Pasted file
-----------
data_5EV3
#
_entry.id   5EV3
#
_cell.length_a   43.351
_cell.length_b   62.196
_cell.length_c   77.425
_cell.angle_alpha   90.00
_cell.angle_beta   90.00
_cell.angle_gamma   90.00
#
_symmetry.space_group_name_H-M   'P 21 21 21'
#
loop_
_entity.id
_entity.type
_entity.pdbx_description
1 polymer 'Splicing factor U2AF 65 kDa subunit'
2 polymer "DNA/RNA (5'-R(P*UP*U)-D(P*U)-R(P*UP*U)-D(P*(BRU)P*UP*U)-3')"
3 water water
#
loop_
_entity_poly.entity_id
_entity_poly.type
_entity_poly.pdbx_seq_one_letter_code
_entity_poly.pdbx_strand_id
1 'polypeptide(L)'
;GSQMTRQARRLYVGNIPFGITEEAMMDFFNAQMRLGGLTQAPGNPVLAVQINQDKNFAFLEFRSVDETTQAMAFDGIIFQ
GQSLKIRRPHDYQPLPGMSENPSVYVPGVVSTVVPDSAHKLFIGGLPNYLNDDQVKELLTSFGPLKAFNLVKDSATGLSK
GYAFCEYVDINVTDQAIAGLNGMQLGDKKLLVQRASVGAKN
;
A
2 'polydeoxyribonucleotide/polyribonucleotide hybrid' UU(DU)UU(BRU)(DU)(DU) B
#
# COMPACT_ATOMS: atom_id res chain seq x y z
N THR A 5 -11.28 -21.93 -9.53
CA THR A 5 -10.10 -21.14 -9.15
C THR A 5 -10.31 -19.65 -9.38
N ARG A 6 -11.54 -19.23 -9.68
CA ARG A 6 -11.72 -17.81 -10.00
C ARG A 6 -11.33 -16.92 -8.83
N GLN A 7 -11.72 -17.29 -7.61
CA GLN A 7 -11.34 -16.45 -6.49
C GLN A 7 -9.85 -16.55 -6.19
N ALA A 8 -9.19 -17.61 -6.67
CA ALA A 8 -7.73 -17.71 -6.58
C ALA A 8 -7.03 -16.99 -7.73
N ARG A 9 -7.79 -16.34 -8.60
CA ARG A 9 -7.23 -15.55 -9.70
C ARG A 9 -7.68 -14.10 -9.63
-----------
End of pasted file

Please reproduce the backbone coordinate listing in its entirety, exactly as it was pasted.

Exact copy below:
data_5EV3
#
_entry.id   5EV3
#
_cell.length_a   43.351
_cell.length_b   62.196
_cell.length_c   77.425
_cell.angle_alpha   90.00
_cell.angle_beta   90.00
_cell.angle_gamma   90.00
#
_symmetry.space_group_name_H-M   'P 21 21 21'
#
loop_
_entity.id
_entity.type
_entity.pdbx_description
1 polymer 'Splicing factor U2AF 65 kDa subunit'
2 polymer "DNA/RNA (5'-R(P*UP*U)-D(P*U)-R(P*UP*U)-D(P*(BRU)P*UP*U)-3')"
3 water water
#
loop_
_entity_poly.entity_id
_entity_poly.type
_entity_poly.pdbx_seq_one_letter_code
_entity_poly.pdbx_strand_id
1 'polypeptide(L)'
;GSQMTRQARRLYVGNIPFGITEEAMMDFFNAQMRLGGLTQAPGNPVLAVQINQDKNFAFLEFRSVDETTQAMAFDGIIFQ
GQSLKIRRPHDYQPLPGMSENPSVYVPGVVSTVVPDSAHKLFIGGLPNYLNDDQVKELLTSFGPLKAFNLVKDSATGLSK
GYAFCEYVDINVTDQAIAGLNGMQLGDKKLLVQRASVGAKN
;
A
2 'polydeoxyribonucleotide/polyribonucleotide hybrid' UU(DU)UU(BRU)(DU)(DU) B
#
# COMPACT_ATOMS: atom_id res chain seq x y z
N THR A 5 -11.28 -21.93 -9.53
CA THR A 5 -10.10 -21.14 -9.15
C THR A 5 -10.31 -19.65 -9.38
N ARG A 6 -11.54 -19.23 -9.68
CA ARG A 6 -11.72 -17.81 -10.00
C ARG A 6 -11.33 -16.92 -8.83
N GLN A 7 -11.72 -17.29 -7.61
CA GLN A 7 -11.34 -16.45 -6.49
C GLN A 7 -9.85 -16.55 -6.19
N ALA A 8 -9.19 -17.61 -6.67
CA ALA A 8 -7.73 -17.71 -6.58
C ALA A 8 -7.03 -16.99 -7.73
N ARG A 9 -7.79 -16.34 -8.60
CA ARG A 9 -7.23 -15.55 -9.70
C ARG A 9 -7.68 -14.10 -9.63